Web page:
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If we have linearly independent vectors $v_1, v_2, ..., v_n$ and create a new collection of vectors $v_1', v_2',...,v_n'$ such that each $v_i'$ is a linear combination of $v_1, v_2, ..., v_n$.

Are vectors $v_1', v_2',...,v_n'$ linearly independent as well? I believe the answer is no, at least in general. How can one prove it easily?

Because $v_1, v_2, ..., v_n$ are independent, the equation $a_1v_1 + a_2 v_2 + ... + a_nv_n = 0$ is satisfied only if all scalars $a_i$ are zero.

If we wrote a similar equation for $v_1'$, namely $b_1v_1' + b_2 v_2' + ... + b_nv_n' = 0 $, after expressing each $v_i'$ as a linear combination of $v$ vectors, the new coefficients would have to be zero. Therefore the original coefficients $b_i$ don't have to be all zeros.

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  • $\begingroup$ A simple counter-example is $v'_1=\dots =v'_n$ $\endgroup$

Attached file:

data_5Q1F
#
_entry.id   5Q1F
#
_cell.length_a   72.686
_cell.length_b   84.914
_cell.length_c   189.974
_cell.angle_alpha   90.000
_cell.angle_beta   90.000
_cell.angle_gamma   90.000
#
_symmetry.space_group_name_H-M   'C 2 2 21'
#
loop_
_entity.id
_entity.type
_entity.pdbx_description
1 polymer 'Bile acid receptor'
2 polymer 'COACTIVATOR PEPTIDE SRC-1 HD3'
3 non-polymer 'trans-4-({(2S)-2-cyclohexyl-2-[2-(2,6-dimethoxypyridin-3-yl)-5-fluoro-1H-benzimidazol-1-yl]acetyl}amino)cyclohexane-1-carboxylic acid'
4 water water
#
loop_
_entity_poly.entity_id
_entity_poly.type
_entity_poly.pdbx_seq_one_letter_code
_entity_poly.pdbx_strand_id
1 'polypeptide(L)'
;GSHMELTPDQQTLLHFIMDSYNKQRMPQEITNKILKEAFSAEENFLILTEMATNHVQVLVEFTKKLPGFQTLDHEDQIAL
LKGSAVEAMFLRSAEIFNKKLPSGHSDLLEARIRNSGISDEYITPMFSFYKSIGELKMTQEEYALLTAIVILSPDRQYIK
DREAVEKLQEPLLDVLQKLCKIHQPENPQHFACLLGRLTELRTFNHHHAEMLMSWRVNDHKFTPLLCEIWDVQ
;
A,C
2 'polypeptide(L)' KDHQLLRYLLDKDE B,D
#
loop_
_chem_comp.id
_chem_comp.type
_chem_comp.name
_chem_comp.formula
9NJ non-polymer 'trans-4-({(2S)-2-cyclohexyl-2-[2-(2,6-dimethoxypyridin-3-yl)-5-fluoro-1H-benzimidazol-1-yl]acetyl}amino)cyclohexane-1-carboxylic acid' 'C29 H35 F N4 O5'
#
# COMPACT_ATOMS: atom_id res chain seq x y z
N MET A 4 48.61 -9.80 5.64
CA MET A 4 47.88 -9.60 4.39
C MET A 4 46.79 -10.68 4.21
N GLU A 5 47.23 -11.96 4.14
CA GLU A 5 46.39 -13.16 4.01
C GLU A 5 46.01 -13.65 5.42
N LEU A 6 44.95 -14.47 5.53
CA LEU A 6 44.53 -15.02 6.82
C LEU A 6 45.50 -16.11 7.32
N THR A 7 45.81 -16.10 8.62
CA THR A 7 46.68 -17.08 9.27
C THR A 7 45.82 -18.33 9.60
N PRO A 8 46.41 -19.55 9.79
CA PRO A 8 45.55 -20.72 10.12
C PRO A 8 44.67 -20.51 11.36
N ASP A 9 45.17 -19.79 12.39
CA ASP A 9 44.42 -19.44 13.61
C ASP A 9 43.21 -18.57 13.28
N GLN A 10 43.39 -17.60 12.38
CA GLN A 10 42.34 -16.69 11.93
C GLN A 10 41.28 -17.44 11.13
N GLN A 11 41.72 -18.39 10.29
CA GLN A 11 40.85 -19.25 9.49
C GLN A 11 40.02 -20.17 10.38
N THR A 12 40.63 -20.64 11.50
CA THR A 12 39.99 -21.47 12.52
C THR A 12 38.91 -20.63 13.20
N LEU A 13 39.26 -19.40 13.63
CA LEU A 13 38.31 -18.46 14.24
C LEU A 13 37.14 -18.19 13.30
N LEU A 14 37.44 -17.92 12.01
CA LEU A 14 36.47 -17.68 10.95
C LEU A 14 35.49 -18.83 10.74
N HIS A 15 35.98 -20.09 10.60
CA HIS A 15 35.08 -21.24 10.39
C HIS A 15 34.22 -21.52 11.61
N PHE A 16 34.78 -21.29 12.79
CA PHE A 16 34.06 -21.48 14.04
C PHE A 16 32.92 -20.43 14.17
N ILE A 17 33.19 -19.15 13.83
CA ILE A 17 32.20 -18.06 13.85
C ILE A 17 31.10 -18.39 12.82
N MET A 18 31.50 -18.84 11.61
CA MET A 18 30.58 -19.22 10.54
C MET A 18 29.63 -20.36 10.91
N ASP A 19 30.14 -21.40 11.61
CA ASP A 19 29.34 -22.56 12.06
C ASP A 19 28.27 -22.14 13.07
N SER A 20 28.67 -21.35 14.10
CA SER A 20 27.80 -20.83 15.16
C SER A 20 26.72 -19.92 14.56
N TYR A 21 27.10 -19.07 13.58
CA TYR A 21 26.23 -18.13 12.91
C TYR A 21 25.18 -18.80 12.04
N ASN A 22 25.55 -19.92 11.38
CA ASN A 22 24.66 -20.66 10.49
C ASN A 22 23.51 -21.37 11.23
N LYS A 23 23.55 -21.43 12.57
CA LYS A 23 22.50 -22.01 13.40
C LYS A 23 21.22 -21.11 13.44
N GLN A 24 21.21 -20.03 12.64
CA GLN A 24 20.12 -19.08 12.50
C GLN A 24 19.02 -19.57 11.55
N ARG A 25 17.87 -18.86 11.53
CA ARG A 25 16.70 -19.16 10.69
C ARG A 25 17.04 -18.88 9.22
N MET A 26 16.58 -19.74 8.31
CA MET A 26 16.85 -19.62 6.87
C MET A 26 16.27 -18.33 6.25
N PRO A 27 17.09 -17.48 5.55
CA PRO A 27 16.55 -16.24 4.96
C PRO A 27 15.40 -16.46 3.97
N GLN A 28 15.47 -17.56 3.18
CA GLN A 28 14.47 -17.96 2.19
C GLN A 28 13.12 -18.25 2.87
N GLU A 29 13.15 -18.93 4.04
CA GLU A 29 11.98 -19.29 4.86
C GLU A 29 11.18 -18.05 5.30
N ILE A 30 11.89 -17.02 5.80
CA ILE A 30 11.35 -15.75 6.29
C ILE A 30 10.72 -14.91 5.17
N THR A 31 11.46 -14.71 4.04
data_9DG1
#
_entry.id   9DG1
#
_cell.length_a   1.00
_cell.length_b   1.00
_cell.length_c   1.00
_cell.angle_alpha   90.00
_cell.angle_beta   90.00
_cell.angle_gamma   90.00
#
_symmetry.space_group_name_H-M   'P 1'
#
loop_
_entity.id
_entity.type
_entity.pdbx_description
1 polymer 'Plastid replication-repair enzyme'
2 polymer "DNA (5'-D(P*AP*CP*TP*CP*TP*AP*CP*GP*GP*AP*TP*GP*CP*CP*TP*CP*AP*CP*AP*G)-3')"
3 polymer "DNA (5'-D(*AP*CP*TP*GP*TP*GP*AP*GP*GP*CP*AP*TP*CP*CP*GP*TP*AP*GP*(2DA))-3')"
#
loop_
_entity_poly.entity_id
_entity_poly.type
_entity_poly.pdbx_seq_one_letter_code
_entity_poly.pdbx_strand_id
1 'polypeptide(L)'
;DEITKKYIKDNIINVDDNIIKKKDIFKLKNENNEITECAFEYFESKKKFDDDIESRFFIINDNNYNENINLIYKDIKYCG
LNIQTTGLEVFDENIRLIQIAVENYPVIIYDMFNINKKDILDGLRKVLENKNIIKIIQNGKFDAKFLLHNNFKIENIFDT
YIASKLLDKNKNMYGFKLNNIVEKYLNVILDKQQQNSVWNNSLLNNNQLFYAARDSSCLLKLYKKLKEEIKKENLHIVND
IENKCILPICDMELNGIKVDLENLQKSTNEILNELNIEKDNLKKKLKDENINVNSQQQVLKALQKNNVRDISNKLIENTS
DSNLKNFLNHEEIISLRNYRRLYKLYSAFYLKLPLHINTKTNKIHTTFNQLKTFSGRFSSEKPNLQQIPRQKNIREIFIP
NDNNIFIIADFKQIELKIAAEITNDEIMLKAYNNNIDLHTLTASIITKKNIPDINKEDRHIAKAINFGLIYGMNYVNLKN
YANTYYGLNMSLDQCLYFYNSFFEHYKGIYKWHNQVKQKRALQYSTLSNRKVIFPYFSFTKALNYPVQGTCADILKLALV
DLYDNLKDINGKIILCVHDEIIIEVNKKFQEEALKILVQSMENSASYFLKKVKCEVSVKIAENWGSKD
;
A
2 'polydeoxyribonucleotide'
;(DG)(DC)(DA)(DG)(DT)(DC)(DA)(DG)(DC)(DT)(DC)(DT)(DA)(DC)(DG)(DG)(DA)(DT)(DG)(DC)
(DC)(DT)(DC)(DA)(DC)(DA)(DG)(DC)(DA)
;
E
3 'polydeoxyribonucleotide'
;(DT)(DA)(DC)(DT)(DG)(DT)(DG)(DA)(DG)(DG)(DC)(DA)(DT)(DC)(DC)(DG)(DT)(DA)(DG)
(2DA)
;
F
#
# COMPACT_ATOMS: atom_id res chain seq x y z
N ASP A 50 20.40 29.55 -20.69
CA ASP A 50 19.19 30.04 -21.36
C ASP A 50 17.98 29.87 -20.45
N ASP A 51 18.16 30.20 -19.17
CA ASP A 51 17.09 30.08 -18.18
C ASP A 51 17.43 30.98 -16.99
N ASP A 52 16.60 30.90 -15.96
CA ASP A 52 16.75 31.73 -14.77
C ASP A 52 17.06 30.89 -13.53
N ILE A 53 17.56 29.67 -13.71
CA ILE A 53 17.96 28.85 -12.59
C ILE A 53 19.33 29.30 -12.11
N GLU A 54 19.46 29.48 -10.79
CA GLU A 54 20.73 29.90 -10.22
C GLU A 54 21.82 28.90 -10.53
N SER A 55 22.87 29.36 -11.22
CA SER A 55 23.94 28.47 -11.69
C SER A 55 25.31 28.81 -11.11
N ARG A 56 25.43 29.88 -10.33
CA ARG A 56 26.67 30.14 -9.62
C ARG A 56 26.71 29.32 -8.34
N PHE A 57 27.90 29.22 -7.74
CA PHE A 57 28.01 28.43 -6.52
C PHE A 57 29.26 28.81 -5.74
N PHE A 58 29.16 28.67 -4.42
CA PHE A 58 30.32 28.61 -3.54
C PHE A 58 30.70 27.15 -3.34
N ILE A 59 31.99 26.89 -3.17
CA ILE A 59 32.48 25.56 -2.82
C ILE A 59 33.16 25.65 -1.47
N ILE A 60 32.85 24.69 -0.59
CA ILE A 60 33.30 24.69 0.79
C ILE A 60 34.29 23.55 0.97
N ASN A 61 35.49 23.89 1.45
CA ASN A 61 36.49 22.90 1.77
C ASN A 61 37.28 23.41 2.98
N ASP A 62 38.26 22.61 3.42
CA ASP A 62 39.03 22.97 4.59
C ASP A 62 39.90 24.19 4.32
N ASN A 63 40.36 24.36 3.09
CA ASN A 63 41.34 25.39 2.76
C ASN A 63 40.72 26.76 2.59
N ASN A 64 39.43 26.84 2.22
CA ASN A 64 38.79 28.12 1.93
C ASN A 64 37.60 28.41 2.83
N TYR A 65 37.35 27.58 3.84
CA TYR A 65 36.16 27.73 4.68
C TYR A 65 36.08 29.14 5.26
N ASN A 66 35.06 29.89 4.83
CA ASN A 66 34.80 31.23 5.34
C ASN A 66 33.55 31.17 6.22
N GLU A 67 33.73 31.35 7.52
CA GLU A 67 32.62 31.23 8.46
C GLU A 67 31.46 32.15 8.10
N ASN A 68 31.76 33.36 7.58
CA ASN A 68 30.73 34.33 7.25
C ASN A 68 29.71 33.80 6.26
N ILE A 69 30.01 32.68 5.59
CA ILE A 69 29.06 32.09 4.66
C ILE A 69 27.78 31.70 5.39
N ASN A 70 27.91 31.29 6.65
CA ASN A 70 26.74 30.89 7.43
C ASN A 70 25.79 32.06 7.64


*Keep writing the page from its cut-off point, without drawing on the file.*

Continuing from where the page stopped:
– Augustin
    Feb 12, 2016 at 15:13

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Take for $v_1,\ldots,v_n$ any basis of your vector space (for instance the standard basis of $\Bbb R^n$). Now any vector is a linear combination of those vectors, so if your result were true, any $n$-tuple of vectors would be linearly independent. Certainly you can think of some $n$-tuple of dependent vectors (unless $n=0$), so the staement cannot be true.

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Consider $v_i'=v_1+\cdots +v_n, i=1,\dots, n.$ Clearly, $v_i'$ are linear combination of $v_i's$ and not linearly independent.

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